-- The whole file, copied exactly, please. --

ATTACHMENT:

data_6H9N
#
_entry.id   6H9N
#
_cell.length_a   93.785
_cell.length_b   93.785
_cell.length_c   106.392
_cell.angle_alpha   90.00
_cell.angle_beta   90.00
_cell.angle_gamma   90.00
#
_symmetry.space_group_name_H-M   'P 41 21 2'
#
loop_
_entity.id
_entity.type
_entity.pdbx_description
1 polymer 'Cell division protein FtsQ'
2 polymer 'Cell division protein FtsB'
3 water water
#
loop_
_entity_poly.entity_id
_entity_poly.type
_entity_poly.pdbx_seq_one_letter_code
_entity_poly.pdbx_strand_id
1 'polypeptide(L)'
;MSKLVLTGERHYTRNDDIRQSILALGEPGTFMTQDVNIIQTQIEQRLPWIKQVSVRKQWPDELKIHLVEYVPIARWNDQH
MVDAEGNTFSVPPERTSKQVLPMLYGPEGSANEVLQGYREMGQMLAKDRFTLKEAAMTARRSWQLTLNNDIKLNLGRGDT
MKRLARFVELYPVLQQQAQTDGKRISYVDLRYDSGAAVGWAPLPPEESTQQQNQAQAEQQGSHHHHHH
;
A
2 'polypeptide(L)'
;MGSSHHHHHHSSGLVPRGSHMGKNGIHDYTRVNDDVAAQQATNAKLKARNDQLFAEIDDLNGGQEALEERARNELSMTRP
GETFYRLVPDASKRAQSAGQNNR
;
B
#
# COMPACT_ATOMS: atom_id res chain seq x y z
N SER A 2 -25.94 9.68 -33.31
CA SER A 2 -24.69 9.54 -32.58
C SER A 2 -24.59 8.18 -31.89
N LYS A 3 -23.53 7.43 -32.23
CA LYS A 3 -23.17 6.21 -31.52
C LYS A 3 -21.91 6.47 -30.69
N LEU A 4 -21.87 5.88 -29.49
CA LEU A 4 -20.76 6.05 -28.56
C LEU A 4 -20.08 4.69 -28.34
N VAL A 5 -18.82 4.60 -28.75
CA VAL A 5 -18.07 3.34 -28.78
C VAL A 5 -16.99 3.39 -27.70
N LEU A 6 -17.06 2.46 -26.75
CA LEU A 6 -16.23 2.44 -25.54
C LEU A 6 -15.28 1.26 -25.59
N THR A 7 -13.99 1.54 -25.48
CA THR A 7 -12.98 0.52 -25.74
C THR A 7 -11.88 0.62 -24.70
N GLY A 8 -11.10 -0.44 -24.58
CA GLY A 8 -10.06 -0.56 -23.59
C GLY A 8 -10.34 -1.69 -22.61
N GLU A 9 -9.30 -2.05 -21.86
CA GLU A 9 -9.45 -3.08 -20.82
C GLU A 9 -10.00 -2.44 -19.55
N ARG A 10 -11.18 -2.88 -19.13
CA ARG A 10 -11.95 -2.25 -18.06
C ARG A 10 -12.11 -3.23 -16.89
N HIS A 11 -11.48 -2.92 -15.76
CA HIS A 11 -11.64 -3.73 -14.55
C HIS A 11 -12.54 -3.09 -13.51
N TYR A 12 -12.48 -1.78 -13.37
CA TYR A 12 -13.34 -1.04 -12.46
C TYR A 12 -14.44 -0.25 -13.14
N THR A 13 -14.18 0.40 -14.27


data_6H9N
#
_entry.id   6H9N
#
_cell.length_a   93.785
_cell.length_b   93.785
_cell.length_c   106.392
_cell.angle_alpha   90.00
_cell.angle_beta   90.00
_cell.angle_gamma   90.00
#
_symmetry.space_group_name_H-M   'P 41 21 2'
#
loop_
_entity.id
_entity.type
_entity.pdbx_description
1 polymer 'Cell division protein FtsQ'
2 polymer 'Cell division protein FtsB'
3 water water
#
loop_
_entity_poly.entity_id
_entity_poly.type
_entity_poly.pdbx_seq_one_letter_code
_entity_poly.pdbx_strand_id
1 'polypeptide(L)'
;MSKLVLTGERHYTRNDDIRQSILALGEPGTFMTQDVNIIQTQIEQRLPWIKQVSVRKQWPDELKIHLVEYVPIARWNDQH
MVDAEGNTFSVPPERTSKQVLPMLYGPEGSANEVLQGYREMGQMLAKDRFTLKEAAMTARRSWQLTLNNDIKLNLGRGDT
MKRLARFVELYPVLQQQAQTDGKRISYVDLRYDSGAAVGWAPLPPEESTQQQNQAQAEQQGSHHHHHH
;
A
2 'polypeptide(L)'
;MGSSHHHHHHSSGLVPRGSHMGKNGIHDYTRVNDDVAAQQATNAKLKARNDQLFAEIDDLNGGQEALEERARNELSMTRP
GETFYRLVPDASKRAQSAGQNNR
;
B
#
# COMPACT_ATOMS: atom_id res chain seq x y z
N SER A 2 -25.94 9.68 -33.31
CA SER A 2 -24.69 9.54 -32.58
C SER A 2 -24.59 8.18 -31.89
N LYS A 3 -23.53 7.43 -32.23
CA LYS A 3 -23.17 6.21 -31.52
C LYS A 3 -21.91 6.47 -30.69
N LEU A 4 -21.87 5.88 -29.49
CA LEU A 4 -20.76 6.05 -28.56
C LEU A 4 -20.08 4.69 -28.34
N VAL A 5 -18.82 4.60 -28.75
CA VAL A 5 -18.07 3.34 -28.78
C VAL A 5 -16.99 3.39 -27.70
N LEU A 6 -17.06 2.46 -26.75
CA LEU A 6 -16.23 2.44 -25.54
C LEU A 6 -15.28 1.26 -25.59
N THR A 7 -13.99 1.54 -25.48
CA THR A 7 -12.98 0.52 -25.74
C THR A 7 -11.88 0.62 -24.70
N GLY A 8 -11.10 -0.44 -24.58
CA GLY A 8 -10.06 -0.56 -23.59
C GLY A 8 -10.34 -1.69 -22.61
N GLU A 9 -9.30 -2.05 -21.86
CA GLU A 9 -9.45 -3.08 -20.82
C GLU A 9 -10.00 -2.44 -19.55
N ARG A 10 -11.18 -2.88 -19.13
CA ARG A 10 -11.95 -2.25 -18.06
C ARG A 10 -12.11 -3.23 -16.89
N HIS A 11 -11.48 -2.92 -15.76
CA HIS A 11 -11.64 -3.73 -14.55
C HIS A 11 -12.54 -3.09 -13.51
N TYR A 12 -12.48 -1.78 -13.37
CA TYR A 12 -13.34 -1.04 -12.46
C TYR A 12 -14.44 -0.25 -13.14
N THR A 13 -14.18 0.40 -14.27